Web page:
Pseudomyxoma Survivor Susan Oliver

Following on from the two successful patient days held at Basingstoke Hospital and The Christie, I have been busy attending meetings with Cancer52, Eurordis, National Voices and I secured a bursary place at the Public Health England Conference in Manchester in June. All on behalf of and for Pseudomyxoma Survivor.

There has been lots of discussions on patient data, clinical trials (and in particular NICE technology appraisals and early access to drugs) and the 10 year Cancer Strategy and Plan. Personalised health budgets and care have also been discussed.

I couldn’t quite believe that through the Get Data Out Project it will be possible to have statistics for appendix cancers in England – a request for me to chase. So whilst the different types of cancer of the appendix, PMP, signet cell etc cannot be listed separately (mainly for fear of individually recognising a patient) we can finally have an indication of the occurrence of appendix cancers in England.

There will be a greater emphasis going forward on the NHS and voluntary sector working better together and the importance of us patient groups has been seen as equal partners in the decision-making process and not merely ‘add-ons’.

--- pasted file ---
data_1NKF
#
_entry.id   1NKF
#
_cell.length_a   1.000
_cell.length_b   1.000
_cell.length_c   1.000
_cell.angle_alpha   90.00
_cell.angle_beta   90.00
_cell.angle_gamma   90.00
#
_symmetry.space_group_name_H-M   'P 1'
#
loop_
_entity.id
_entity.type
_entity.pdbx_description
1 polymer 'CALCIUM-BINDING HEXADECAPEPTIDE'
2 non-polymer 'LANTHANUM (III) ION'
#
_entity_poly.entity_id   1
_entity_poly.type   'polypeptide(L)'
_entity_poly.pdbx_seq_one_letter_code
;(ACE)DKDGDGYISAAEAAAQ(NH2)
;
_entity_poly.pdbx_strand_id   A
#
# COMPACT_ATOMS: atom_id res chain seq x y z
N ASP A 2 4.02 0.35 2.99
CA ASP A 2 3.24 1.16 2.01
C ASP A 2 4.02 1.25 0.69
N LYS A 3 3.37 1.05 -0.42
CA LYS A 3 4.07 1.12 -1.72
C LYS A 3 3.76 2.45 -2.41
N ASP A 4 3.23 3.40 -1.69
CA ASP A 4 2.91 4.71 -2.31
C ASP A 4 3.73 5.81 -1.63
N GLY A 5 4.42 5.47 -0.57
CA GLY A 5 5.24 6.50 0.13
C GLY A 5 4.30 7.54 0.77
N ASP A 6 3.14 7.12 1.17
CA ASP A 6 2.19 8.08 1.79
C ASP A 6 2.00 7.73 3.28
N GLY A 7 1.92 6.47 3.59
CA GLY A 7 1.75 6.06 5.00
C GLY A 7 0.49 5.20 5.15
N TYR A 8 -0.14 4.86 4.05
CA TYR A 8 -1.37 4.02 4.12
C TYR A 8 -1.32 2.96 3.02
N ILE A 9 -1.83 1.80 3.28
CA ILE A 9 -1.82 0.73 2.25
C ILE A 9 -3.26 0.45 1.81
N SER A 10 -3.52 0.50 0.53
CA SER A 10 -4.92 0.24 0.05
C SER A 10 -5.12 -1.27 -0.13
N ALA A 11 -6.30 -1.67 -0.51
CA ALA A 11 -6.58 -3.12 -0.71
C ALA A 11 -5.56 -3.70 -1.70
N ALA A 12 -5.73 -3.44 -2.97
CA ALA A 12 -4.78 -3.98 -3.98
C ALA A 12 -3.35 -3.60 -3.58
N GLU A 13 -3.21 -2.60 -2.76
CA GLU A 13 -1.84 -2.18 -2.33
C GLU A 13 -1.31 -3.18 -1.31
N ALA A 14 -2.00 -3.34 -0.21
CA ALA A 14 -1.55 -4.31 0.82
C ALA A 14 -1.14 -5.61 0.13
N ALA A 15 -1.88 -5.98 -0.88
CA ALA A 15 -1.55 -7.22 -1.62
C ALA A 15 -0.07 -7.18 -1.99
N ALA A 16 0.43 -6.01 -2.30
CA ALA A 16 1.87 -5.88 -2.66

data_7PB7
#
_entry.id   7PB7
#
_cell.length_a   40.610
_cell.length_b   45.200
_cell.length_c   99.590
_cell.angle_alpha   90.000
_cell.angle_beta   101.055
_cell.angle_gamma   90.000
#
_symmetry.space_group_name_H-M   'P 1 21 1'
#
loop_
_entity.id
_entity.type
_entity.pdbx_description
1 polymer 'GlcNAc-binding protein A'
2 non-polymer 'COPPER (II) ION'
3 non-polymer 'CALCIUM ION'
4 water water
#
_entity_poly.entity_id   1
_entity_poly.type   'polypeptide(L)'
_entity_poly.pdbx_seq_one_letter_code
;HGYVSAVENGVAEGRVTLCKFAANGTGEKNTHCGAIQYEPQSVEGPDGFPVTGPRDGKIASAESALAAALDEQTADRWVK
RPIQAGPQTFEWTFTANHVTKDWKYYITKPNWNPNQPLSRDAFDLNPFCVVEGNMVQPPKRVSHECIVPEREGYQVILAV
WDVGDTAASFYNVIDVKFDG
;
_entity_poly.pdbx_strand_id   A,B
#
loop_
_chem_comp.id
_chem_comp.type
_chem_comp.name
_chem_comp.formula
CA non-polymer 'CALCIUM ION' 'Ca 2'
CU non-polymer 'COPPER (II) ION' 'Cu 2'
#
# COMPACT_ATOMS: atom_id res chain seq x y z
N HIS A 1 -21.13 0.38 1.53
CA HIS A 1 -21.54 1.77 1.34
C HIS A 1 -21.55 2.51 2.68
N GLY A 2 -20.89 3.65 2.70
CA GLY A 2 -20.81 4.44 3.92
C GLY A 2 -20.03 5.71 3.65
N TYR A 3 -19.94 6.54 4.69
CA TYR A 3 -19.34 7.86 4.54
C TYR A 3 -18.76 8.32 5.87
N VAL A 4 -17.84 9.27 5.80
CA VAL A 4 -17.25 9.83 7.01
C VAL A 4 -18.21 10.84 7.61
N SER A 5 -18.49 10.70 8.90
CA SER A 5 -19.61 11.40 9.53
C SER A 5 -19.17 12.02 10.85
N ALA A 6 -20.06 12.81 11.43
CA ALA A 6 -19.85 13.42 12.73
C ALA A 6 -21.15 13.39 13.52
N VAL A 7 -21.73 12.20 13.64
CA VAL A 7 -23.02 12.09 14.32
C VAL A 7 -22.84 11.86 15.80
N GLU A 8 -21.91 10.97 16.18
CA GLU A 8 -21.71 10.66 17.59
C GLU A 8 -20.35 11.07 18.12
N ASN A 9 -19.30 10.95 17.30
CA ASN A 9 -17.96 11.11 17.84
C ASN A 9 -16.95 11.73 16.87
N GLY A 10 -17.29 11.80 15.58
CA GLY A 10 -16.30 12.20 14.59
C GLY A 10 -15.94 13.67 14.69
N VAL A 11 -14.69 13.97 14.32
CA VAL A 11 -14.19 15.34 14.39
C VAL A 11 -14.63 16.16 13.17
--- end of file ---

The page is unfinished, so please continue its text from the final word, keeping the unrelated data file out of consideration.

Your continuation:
I would add that the 10 year cancer strategy is delivering in lots of areas, however, the rare and less common cancers did not have much input into its development. So as part of the work at Cancer52, we have been looking at what we might add if we are allowed input into the next national strategy.

I believe (perhaps inadvertently) that the trial centres for multi-diagnostics will certainly help earlier diagnosis of the rarer cancers and we might finally be in a position where people do not ‘ping’ backwards and forwards waiting for a diagnosis. I’m looking forward to visiting one near me in October.

Phew, lots of information there! I’ve given just a summary of the developments that are happening – we will keep pushing to be heard, as Cancer 52 say “We are the voice of the rare and less common cancers” and I’ll continue to act as the voice of all Pseudomyxoma Survivors.

Susan, Chair of Pseudomyxoma Survivor

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